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Encourage the inner intelligence of the body

Das nächste Workshop „The whole body-breathing“ mit den beiden Referentinnen Sandra Sabatini und Michal Havkin findet von 6. – 8. 10.2023 in Innsbruck statt. Wir wollen die Zeit bis dahin nützen, um uns noch eingehender auf die Arbeit dieser beiden Pionierinnen auf den Spuren der Arbeit von Vanda Scaravelli vorzubereiten. Warum sich nicht einmal lesend auf ein Workshop einstimmen?

Alexandra Eichenauer-Knoll hat es probiert und in ihr gemeinsam geschriebenes Buch „The whole body-breathing“ hineingeschnuppert. Das Interview erfolgte dann auf Englisch per E-Mail, tatkräftig unterstützt von Elisabeth Ulbel, die die Workshops der beiden in Wien organisiert. Die deutsche Übersetzung ist als PDF am Seitenende zu finden.


Alexandra: I do not know you personally nor have I ever attended to one of your workshops. I just spend some time with your wonderful book „The Whole Body Breathing“. You describe there a system of very tender, slow and economic small exercises, you call them proposals, which help to go deeper, into bodyfeelings, into finding and touching ground. I know such movements in preparation of an asana, but you make them the center of your practice. Your approach seems very special to me. The movements have little in common with normal asana poses and yet they are 100% yoga in the aspects of deepening the breathing, guiding the energy and focusing on body feelings right now. Why do you think it is necessary to become so slow and so reduced in Yoga-poses?

Sandra and Michal: Our modern life is dictated by time thickening faster and faster and forcing us to move in accordance with quick abrupt and compulsive movements. The need to go slow becomes essential in order to counterbalance this haste and hurry that permeate everything around us, forcing on us unhealthy and disruptive movements which take us away from our centre.
It is only when we lower the speed, that we meet again our capacity to listen and to follow the body’s inner intelligence. Along with the fastness comes the ambition: To perform, to show off, to achieve and to compete which is misleading and humiliating in the yoga search of a true practitioner.
From this attitude we have to move away and go back to small, delicate, harmonious and circular movements that are friendly to the organism and happily accepted by it.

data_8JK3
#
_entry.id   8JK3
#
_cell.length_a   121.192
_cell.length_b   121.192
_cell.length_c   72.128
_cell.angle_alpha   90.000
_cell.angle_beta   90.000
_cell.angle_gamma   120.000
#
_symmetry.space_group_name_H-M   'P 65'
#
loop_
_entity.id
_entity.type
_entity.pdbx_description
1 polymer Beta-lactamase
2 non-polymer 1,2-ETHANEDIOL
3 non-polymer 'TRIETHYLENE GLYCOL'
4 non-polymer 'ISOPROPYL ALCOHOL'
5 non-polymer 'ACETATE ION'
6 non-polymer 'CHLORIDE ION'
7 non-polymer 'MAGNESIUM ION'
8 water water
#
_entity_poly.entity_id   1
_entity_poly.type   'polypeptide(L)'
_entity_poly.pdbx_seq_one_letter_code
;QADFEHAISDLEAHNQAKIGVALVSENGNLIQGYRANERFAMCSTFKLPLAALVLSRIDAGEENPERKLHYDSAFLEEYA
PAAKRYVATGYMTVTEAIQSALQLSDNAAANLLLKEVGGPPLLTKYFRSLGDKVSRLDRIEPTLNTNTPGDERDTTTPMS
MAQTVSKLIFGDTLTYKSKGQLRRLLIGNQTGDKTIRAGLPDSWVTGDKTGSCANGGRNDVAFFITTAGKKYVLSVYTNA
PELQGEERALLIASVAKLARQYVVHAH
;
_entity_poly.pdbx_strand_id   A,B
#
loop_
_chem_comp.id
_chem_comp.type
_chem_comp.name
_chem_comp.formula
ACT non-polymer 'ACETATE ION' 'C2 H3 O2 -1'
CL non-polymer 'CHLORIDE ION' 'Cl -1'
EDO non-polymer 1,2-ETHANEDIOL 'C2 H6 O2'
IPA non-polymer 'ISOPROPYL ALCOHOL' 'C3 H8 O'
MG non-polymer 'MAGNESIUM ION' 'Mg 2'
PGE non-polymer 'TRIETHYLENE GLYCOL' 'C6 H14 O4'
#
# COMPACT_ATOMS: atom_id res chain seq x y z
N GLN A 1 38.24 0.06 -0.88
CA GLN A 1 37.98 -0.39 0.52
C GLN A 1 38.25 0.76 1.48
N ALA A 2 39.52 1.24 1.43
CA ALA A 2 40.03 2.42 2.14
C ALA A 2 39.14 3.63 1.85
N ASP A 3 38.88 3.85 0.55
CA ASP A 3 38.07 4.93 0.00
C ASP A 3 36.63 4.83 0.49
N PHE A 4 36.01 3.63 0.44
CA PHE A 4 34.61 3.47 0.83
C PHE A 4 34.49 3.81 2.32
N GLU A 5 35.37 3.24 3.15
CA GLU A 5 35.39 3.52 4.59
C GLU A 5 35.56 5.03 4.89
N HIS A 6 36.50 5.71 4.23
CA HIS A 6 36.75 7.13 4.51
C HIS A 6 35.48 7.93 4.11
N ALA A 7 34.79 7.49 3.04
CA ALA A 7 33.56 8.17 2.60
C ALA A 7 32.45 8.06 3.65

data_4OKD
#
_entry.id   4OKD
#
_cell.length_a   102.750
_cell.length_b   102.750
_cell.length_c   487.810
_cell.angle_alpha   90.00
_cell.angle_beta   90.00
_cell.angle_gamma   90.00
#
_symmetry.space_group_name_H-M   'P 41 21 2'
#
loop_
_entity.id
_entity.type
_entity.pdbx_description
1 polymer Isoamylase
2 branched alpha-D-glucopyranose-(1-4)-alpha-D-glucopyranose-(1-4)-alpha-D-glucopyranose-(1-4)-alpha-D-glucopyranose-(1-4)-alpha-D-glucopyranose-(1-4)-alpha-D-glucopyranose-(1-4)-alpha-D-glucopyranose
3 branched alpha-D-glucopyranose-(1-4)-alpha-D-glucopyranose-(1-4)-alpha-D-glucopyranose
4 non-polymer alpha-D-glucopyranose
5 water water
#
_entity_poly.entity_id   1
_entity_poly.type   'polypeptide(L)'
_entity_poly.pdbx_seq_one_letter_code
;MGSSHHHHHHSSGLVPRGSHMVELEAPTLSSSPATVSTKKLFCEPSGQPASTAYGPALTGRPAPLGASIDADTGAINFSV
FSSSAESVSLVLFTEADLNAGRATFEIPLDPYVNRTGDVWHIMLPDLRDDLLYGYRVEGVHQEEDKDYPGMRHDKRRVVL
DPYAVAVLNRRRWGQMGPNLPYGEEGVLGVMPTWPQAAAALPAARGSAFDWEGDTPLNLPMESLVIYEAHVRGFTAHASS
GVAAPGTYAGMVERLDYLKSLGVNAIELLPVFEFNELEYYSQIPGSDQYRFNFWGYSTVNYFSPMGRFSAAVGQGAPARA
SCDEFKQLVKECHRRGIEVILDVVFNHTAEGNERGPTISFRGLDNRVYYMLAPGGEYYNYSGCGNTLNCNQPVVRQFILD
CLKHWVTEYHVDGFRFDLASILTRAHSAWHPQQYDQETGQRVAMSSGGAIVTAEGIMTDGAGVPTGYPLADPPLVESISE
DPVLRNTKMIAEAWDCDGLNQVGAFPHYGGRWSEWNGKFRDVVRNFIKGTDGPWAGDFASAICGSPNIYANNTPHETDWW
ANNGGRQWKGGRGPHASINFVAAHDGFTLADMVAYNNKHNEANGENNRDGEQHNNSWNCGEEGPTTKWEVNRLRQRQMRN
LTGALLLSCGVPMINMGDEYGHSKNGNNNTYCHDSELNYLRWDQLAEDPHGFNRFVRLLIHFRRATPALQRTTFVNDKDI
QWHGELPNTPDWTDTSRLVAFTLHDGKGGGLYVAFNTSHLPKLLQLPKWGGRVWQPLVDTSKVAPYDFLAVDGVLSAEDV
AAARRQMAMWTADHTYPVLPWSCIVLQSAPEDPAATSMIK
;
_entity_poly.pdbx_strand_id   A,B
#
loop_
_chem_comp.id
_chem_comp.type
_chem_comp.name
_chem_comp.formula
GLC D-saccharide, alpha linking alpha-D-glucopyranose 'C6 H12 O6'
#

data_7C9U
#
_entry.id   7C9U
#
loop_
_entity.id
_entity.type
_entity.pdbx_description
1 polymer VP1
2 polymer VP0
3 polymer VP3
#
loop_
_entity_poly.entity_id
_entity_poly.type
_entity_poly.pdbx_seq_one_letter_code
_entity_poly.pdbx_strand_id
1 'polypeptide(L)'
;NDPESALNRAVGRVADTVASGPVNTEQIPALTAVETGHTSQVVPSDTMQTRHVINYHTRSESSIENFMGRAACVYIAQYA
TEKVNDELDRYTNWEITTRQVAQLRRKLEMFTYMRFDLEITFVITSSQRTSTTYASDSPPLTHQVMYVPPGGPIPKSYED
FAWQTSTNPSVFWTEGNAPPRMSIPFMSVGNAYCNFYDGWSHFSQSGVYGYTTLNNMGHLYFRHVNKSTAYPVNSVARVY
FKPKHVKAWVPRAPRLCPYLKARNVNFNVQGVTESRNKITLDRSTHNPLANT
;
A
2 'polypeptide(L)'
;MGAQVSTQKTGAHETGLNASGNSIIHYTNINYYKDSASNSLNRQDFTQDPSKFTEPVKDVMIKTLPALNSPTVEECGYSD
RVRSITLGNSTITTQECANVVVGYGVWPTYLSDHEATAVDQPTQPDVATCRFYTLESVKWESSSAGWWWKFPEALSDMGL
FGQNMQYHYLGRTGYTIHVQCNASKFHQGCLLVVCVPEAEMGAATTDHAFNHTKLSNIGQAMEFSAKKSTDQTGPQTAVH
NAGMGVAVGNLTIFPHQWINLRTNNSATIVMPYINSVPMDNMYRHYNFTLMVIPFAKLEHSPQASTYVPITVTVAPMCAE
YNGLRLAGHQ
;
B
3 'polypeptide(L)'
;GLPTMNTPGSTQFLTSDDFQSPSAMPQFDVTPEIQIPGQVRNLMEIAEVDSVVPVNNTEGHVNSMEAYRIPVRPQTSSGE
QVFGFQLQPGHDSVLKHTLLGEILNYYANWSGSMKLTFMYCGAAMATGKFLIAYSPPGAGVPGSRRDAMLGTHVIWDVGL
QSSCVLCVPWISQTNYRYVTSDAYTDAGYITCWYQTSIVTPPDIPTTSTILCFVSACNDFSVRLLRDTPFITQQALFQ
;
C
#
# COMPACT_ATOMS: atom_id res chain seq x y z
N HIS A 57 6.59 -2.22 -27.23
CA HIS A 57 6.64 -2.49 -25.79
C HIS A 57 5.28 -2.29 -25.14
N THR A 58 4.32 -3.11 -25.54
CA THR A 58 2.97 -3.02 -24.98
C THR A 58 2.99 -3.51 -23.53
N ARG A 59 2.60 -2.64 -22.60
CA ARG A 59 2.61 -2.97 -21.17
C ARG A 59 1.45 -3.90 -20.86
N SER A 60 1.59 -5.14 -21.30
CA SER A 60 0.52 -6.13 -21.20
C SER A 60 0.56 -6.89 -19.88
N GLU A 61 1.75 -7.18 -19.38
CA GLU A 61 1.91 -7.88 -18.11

Alexandra: You’ve been teaching together for many years and have developed a method to „discover the subtle rhythms of Yoga“. Besides your common focus on Yoga, Sandras work is influenced very much by Vanda Scaravellis theories and meditation practice with Thich Nhat Hanh while Michal as a former professional dancer integrates Feldenkrais-techniques. Is there a red thread between your different approaches, a basic consense between both of you?

Sandra and Michal: The red thread between Sandra ‘s approach to the whole body and Michal ‘s is that they both stimulate and awaken curiosity to minute movements and sharpen attentiveness in the practitioner. Once the attention is shifted inside to the breath, and outside to the force of gravity and the awareness of space around, each tiny movement has an everlasting echo inside the body.
The body is naturally driven in due time to feel whole and healthy, as it is happily reconnected to Earth and Space by the practice.
Unfortunately the Asanas have become the aim of the practice while in our approach they are like toys, instruments to play with, enjoy and dismiss. As the real essence of the practice is a meditative state of body and mind infused into one.

Alexandra: In this book you suggest various exercises to go deeper along the spine, along the chakras. In this context you use the term whirlpool. What do you mean by this?

Sandra and Michal: In this search to live fully inside our bodies, touch and visualization play a very important role.